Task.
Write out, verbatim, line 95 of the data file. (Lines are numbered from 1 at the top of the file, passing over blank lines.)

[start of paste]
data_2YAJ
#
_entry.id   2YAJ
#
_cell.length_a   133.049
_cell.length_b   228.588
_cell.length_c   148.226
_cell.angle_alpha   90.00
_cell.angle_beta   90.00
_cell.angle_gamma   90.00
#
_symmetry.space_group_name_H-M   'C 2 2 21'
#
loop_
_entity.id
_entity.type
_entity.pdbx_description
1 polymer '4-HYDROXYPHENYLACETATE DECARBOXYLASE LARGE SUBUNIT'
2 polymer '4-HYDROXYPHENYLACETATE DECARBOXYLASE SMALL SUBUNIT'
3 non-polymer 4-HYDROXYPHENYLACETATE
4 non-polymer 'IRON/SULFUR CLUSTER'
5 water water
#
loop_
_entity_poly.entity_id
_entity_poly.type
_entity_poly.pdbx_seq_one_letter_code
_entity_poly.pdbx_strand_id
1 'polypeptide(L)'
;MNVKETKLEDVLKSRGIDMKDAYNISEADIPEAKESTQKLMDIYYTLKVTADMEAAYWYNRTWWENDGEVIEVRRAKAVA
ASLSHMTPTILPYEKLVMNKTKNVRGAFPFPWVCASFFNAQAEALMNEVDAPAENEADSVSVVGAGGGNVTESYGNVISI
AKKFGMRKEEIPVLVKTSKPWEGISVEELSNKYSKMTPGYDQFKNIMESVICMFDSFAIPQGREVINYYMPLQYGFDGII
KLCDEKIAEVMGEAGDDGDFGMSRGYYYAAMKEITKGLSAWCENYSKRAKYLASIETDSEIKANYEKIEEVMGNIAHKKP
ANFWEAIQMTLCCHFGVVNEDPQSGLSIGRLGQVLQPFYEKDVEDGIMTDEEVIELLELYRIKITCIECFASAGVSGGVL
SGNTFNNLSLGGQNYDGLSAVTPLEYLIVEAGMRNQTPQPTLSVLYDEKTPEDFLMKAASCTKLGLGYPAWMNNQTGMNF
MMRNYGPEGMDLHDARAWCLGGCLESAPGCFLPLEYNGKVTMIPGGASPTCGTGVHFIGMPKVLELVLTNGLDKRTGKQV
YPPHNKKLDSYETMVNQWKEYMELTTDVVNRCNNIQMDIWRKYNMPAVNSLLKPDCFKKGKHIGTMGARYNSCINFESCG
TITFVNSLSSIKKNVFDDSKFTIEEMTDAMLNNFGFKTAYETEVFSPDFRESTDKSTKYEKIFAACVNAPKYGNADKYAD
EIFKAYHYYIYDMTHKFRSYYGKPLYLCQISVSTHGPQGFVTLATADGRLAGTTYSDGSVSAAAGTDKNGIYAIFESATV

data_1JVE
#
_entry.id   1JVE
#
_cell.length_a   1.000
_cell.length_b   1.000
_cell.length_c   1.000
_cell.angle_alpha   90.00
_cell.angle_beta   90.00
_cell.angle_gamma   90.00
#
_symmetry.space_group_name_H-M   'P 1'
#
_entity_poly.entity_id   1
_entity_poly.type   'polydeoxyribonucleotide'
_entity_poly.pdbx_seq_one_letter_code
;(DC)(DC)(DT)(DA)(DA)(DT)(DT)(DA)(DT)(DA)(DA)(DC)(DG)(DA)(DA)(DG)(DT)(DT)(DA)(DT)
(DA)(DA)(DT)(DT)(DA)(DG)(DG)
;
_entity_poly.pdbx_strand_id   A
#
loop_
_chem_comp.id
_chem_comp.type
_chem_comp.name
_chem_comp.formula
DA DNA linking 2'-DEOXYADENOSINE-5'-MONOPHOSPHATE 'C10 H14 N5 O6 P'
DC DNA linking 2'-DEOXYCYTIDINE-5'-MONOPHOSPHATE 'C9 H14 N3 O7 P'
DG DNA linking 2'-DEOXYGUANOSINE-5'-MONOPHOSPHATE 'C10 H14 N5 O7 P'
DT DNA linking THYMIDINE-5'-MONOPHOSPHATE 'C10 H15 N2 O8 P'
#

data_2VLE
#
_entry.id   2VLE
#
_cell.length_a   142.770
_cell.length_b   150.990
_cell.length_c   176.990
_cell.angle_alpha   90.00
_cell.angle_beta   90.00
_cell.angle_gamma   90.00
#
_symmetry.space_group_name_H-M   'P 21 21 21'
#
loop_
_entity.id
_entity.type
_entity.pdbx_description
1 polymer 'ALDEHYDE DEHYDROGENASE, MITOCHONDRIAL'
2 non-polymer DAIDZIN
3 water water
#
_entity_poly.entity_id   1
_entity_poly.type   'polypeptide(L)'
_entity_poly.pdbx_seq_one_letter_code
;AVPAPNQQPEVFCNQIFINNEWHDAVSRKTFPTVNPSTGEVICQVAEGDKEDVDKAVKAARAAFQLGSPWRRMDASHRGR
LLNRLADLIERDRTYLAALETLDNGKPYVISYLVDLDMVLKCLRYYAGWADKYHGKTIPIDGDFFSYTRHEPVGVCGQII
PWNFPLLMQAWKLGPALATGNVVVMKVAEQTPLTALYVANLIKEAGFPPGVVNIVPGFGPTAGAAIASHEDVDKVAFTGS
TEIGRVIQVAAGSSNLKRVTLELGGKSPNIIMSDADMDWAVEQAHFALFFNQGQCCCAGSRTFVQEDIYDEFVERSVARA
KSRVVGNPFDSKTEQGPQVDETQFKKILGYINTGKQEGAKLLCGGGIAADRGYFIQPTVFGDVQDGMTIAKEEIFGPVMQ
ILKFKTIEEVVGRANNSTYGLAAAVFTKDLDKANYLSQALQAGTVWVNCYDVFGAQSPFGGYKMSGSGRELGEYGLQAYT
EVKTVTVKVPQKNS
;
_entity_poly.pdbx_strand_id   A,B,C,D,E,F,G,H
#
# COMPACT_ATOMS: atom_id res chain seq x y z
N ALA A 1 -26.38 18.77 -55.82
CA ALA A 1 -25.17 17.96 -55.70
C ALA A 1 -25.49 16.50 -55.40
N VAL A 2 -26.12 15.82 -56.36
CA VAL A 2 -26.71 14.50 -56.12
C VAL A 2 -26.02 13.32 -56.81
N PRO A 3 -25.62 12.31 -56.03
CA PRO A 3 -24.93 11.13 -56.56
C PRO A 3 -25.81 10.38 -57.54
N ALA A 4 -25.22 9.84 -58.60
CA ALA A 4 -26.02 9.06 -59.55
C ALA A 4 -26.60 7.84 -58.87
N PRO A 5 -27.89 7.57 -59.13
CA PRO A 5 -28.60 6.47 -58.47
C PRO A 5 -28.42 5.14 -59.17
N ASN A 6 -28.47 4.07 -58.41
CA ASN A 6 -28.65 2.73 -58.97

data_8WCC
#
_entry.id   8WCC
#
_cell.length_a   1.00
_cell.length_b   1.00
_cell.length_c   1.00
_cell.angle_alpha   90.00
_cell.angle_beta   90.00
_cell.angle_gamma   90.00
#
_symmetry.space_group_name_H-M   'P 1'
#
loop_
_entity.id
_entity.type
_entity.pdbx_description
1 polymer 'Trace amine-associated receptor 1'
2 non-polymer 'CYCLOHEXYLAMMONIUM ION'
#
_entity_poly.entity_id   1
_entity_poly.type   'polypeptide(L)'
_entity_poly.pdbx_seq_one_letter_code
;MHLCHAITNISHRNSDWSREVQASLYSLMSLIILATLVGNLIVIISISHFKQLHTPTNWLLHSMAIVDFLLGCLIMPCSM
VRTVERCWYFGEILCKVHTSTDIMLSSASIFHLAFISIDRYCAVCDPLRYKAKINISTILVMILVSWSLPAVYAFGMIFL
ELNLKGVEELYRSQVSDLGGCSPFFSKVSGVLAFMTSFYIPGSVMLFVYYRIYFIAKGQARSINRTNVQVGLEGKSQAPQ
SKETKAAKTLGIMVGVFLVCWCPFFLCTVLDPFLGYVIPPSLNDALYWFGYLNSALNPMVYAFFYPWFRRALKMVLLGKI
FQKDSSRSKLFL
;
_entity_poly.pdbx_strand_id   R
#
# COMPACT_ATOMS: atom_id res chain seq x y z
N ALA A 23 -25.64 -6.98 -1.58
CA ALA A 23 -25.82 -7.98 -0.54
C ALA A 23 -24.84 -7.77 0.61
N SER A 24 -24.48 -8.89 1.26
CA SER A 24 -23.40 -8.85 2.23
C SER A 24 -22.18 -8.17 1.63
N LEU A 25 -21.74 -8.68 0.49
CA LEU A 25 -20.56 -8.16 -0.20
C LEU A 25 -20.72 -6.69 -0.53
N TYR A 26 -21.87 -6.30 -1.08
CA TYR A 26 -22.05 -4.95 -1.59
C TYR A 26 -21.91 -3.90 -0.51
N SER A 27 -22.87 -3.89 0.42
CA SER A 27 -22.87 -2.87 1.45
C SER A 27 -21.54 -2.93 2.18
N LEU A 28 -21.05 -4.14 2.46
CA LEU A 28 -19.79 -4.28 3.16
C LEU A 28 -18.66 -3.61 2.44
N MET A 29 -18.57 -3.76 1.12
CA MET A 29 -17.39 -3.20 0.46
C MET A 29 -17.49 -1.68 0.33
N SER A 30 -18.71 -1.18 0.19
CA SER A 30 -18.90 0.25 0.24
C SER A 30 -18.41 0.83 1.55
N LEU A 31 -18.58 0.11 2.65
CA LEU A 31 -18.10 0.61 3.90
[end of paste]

;AVPAPNQQPEVFCNQIFINNEWHDAVSRKTFPTVNPSTGEVICQVAEGDKEDVDKAVKAARAAFQLGSPWRRMDASHRGR